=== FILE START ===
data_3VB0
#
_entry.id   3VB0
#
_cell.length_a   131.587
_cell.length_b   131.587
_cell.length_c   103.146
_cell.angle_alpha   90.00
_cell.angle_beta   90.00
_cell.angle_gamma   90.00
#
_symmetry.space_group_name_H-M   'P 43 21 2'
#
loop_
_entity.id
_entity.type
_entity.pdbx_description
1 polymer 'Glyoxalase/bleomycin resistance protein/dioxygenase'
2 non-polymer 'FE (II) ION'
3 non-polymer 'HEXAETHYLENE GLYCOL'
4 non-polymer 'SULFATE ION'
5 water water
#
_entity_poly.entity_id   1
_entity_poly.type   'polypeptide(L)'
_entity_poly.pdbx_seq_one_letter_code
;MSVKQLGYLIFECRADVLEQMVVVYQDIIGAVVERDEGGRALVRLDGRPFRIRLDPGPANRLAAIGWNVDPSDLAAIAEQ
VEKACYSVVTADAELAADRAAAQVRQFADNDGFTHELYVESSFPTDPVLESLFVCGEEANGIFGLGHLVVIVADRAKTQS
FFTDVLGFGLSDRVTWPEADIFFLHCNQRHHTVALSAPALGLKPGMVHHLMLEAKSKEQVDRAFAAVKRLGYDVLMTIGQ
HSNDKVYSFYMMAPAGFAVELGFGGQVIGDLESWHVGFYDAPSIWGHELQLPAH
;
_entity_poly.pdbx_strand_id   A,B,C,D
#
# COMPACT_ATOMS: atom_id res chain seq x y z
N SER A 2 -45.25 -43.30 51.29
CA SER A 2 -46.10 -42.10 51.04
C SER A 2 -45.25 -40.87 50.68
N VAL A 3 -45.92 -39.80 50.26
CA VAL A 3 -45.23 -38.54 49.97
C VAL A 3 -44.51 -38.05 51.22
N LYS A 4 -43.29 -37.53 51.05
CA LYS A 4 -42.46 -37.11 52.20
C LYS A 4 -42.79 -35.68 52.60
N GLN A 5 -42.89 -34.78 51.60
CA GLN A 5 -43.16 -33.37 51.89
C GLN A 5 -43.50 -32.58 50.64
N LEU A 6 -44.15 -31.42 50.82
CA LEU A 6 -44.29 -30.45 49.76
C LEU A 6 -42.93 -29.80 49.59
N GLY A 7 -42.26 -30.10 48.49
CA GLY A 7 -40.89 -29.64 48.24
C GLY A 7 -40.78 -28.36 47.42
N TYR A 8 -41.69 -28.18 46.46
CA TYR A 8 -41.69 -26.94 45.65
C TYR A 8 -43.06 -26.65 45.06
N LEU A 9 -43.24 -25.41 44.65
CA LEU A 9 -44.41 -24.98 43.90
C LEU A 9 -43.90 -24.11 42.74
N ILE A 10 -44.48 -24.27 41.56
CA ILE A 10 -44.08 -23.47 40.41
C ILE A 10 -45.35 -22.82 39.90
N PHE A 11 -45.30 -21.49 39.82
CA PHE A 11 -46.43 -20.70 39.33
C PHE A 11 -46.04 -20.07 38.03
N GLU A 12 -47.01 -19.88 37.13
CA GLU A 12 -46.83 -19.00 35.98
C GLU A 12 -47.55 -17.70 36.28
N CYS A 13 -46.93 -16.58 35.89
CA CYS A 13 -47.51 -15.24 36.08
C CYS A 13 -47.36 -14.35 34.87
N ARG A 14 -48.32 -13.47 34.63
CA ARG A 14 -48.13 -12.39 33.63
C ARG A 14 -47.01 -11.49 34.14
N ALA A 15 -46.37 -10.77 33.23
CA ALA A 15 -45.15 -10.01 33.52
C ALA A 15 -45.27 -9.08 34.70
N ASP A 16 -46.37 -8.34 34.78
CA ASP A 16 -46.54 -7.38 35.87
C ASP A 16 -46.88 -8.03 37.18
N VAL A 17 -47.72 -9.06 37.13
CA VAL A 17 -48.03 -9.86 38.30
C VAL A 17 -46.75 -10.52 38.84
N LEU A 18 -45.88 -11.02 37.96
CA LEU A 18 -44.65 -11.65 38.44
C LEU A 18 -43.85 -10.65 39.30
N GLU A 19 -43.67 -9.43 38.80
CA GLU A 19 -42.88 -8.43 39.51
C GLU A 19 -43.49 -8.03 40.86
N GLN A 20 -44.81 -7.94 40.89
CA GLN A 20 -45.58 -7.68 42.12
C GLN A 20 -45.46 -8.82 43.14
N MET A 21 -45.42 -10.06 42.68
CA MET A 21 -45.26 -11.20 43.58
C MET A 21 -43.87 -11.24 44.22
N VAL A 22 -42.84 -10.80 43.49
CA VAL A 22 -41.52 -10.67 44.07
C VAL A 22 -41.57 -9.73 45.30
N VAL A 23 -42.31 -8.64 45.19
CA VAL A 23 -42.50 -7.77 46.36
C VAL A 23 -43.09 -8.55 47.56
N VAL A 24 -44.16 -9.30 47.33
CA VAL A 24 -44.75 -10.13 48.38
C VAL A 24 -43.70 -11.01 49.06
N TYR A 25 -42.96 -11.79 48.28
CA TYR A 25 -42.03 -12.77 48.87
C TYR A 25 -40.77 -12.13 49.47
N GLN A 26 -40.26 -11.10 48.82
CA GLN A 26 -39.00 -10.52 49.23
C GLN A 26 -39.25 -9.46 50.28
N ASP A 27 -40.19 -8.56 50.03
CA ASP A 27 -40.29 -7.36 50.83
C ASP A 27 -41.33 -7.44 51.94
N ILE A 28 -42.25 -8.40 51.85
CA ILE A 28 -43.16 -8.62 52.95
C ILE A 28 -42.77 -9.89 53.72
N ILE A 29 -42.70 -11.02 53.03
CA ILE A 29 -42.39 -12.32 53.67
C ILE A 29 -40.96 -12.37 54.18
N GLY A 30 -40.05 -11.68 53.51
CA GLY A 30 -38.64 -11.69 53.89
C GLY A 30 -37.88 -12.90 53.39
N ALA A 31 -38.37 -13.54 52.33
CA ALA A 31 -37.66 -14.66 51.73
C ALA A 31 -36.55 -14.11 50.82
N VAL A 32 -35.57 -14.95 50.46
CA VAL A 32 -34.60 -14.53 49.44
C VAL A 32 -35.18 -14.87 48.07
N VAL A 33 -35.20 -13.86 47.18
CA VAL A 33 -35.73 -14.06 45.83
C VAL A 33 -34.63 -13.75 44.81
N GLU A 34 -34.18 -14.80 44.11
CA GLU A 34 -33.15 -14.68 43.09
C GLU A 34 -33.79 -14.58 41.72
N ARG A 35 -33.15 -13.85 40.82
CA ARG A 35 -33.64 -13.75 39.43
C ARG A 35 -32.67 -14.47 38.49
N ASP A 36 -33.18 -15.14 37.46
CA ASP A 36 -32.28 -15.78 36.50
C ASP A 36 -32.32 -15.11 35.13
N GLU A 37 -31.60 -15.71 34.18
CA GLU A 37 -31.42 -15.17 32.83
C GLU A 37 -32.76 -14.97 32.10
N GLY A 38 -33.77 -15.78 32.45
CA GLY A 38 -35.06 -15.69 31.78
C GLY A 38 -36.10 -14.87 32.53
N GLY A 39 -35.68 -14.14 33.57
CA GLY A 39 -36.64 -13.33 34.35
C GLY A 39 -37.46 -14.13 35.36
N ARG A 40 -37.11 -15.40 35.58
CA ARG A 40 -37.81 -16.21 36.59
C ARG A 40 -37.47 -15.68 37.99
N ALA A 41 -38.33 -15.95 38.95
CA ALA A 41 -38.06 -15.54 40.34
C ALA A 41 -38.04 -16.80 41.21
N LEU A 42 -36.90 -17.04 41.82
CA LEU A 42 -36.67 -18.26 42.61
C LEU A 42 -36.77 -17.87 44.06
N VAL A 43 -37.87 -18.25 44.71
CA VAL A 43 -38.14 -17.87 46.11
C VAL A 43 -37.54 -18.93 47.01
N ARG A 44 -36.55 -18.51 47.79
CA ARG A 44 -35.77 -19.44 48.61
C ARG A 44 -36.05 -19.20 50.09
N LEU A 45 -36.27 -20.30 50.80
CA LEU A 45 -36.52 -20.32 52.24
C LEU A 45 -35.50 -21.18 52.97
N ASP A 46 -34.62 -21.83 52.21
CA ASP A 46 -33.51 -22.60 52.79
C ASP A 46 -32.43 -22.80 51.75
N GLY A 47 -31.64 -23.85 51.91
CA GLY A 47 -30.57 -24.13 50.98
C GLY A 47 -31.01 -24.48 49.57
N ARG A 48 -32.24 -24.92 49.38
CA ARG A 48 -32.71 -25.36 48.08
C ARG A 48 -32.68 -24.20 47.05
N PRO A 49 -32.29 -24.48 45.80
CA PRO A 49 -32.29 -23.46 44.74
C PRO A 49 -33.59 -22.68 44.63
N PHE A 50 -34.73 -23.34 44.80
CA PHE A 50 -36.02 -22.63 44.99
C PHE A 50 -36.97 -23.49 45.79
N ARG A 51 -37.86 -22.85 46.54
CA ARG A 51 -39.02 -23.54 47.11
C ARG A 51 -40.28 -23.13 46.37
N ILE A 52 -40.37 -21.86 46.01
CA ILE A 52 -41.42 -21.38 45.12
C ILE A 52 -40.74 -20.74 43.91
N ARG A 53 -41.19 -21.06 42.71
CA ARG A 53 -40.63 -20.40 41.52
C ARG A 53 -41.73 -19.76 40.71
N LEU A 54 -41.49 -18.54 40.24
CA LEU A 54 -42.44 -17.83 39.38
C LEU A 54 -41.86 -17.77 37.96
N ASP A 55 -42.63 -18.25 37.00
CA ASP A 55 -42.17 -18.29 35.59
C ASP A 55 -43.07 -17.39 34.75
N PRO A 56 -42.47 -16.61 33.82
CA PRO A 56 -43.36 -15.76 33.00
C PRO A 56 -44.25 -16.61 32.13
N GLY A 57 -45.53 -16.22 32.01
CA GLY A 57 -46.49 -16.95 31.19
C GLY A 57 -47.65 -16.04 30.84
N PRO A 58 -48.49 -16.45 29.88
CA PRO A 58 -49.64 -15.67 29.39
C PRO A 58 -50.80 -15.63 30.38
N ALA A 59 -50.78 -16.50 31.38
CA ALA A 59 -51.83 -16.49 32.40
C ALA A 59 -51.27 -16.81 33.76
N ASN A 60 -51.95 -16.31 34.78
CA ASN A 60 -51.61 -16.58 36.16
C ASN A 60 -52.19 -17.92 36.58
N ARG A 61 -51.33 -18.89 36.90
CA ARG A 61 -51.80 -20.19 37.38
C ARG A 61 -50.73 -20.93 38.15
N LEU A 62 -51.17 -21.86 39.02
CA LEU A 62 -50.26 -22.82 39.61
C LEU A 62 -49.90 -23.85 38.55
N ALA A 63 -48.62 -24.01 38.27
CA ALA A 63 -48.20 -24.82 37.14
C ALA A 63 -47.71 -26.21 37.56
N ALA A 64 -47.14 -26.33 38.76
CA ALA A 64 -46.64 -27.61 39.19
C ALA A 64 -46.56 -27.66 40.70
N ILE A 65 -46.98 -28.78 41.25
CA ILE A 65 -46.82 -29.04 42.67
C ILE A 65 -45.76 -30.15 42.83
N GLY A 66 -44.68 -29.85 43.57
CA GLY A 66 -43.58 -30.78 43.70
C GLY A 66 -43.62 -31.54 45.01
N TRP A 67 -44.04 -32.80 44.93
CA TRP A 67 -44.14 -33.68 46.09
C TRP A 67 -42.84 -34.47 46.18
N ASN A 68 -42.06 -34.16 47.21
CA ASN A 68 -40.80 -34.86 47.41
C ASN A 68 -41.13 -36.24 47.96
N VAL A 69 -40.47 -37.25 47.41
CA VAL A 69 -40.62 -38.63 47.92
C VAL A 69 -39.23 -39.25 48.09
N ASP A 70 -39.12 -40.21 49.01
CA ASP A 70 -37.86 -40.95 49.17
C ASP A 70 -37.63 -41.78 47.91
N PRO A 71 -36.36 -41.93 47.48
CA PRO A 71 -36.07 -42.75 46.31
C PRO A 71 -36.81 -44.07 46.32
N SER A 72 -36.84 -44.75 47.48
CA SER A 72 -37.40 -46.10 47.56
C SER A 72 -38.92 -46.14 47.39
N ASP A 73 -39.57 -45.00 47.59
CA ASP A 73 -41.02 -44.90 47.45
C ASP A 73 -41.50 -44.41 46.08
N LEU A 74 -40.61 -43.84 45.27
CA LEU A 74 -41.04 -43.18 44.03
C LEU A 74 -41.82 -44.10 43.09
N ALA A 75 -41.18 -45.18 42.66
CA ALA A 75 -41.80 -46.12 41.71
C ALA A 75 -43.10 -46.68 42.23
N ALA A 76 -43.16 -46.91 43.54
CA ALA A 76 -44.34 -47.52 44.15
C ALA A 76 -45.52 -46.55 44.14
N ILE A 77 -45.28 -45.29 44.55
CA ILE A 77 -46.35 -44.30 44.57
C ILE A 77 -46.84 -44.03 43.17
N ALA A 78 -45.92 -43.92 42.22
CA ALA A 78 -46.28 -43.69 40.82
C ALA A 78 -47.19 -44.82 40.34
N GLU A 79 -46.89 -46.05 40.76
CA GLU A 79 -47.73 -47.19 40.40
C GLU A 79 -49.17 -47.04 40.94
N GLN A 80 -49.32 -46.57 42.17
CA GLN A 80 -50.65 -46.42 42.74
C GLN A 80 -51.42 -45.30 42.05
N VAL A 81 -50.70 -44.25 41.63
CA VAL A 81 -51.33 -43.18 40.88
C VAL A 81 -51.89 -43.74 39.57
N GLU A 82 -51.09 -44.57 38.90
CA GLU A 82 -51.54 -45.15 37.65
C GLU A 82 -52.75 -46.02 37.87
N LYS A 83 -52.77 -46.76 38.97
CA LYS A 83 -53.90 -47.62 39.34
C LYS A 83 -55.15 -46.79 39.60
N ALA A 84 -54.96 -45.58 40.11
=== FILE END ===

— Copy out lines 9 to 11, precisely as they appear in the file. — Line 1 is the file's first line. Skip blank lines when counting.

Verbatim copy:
_cell.angle_beta   90.00
_cell.angle_gamma   90.00
#